First, when God responds to the willful disobedience of Adam and Eve, He states that the offspring of the woman shall overcome the cunning Serpent. Whatever we may make of this talking snake, it is clearly God’s archenemy. As such, it persuades Eve and Adam to betray God. The full tragedy of Adam and Eve’s actions becomes apparent when we realize that God has delegated to them responsibility for ruling over the earth. Given royal authority, their readiness to trust the Serpent is an act of gross betrayal. By obeying a creature rather than the Creator, they make the Serpent ruler of this world, becoming themselves his subjects. In response, God not only punishes the human couple by removing their royal and priestly status, but, in an act of profound grace, promises that the Serpent will eventually be overcome by the offspring of the woman (3:15). After this, the identity of the woman’s offspring is intimately linked to the special family line at the heart of Genesis. Having led astray the divinely appointed royal couple, Genesis fittingly anticipates that the Serpent (elsewhere identified as Satan or the devil) will be overthrown by a future king who is fully obedient to God.

Second, building on this expectation, the patriarchal stories in Genesis introduce the idea that the nations of the earth will be blessed through Abraham and his offspring. We see this most clearly in Genesis 22:17–18. God swears to Abraham, “And your offspring shall possess the gate of his enemies, and in your offspring shall all the nations of the earth be blessed, because you have obeyed my voice.” While some interpreters take Abraham’s offspring to refer to the whole nation of Israel, in this quotation the offspring is an individual. From this point on, divine blessing is linked to the “firstborn” descendants of Abraham. The etymological link between firstborn (Hebrew: bekorah) and blessing (berakah) provides an interesting wordplay that is developed most fully in the Jacob-Esau story, where the motifs of firstborn and blessing are important. The theme of blessing continues to play an important part in the Joseph story, with Joseph bringing blessing to many nations, a picture that prefigures the much greater blessing that comes through Jesus Christ.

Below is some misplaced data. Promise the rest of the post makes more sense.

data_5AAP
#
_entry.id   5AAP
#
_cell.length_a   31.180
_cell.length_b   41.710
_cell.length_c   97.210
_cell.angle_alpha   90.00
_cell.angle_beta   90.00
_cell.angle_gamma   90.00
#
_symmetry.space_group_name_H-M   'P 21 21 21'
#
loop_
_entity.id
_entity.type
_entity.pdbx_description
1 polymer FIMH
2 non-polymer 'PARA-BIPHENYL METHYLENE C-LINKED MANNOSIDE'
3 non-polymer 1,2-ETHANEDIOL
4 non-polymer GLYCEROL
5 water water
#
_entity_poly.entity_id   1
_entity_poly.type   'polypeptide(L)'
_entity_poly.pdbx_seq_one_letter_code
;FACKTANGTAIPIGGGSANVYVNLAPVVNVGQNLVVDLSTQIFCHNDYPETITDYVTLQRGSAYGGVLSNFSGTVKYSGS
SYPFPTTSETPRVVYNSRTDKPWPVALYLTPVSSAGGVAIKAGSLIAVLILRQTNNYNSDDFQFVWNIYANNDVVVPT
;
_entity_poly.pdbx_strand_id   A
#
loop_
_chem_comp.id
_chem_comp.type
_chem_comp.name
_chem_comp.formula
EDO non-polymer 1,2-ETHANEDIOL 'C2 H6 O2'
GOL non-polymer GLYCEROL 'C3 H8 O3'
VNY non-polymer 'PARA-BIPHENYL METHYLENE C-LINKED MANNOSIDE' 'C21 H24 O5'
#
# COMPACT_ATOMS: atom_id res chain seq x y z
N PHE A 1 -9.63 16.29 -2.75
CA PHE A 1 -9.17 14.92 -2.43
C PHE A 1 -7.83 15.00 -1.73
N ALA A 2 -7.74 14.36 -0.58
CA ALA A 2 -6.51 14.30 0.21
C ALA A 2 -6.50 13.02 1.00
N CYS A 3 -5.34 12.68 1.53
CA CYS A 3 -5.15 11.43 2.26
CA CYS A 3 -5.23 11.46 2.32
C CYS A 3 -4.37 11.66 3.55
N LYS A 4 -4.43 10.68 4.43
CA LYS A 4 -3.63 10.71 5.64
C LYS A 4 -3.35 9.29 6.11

Genesis gives priority to Joseph as the one designated firstborn by his father, Jacob, and the one associated with royalty. However, following Joseph’s departure to Egypt, Genesis 38 unexpectedly focuses on Judah’s offspring. The chapter concludes with a brief report of twins being born to Tamar, with the younger brother Perez pushing aside his older brother Zerah in order to become the firstborn. From Perez comes the royal line of David (Ruth 4). According to Psalm 78:56–72, the royal line of Joseph was rejected by God due to its sinfulness in the time of Samuel. At this stage, David is appointed by God to continue the family line that begins in Genesis.

While the actual designation Messiah is never used in Genesis, the entire book anticipates that through the offspring of the woman, the evil one will be defeated and God’s blessing will come to the nations of the earth. All importantly, this divinely promised royal offspring takes us from Abraham to David and on to Jesus Christ.